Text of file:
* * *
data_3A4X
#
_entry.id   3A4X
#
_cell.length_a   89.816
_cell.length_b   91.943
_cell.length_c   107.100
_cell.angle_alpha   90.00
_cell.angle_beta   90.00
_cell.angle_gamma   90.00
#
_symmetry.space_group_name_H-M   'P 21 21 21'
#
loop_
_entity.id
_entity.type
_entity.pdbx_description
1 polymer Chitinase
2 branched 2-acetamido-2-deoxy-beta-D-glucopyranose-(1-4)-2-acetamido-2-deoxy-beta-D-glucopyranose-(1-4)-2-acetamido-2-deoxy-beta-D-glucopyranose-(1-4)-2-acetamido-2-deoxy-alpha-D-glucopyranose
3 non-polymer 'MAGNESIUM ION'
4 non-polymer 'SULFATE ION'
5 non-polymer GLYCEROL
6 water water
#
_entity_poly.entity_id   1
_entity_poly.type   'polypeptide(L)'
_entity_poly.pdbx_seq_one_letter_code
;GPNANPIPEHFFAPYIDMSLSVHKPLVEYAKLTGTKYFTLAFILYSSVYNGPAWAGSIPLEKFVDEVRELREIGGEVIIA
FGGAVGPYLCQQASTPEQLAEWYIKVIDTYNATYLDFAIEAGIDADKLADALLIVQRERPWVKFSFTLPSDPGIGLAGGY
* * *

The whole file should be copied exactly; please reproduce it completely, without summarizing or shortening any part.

data_3A4X
#
_entry.id   3A4X
#
_cell.length_a   89.816
_cell.length_b   91.943
_cell.length_c   107.100
_cell.angle_alpha   90.00
_cell.angle_beta   90.00
_cell.angle_gamma   90.00
#
_symmetry.space_group_name_H-M   'P 21 21 21'
#
loop_
_entity.id
_entity.type
_entity.pdbx_description
1 polymer Chitinase
2 branched 2-acetamido-2-deoxy-beta-D-glucopyranose-(1-4)-2-acetamido-2-deoxy-beta-D-glucopyranose-(1-4)-2-acetamido-2-deoxy-beta-D-glucopyranose-(1-4)-2-acetamido-2-deoxy-alpha-D-glucopyranose
3 non-polymer 'MAGNESIUM ION'
4 non-polymer 'SULFATE ION'
5 non-polymer GLYCEROL
6 water water
#
_entity_poly.entity_id   1
_entity_poly.type   'polypeptide(L)'
_entity_poly.pdbx_seq_one_letter_code
;GPNANPIPEHFFAPYIDMSLSVHKPLVEYAKLTGTKYFTLAFILYSSVYNGPAWAGSIPLEKFVDEVRELREIGGEVIIA
FGGAVGPYLCQQASTPEQLAEWYIKVIDTYNATYLDFAIEAGIDADKLADALLIVQRERPWVKFSFTLPSDPGIGLAGGY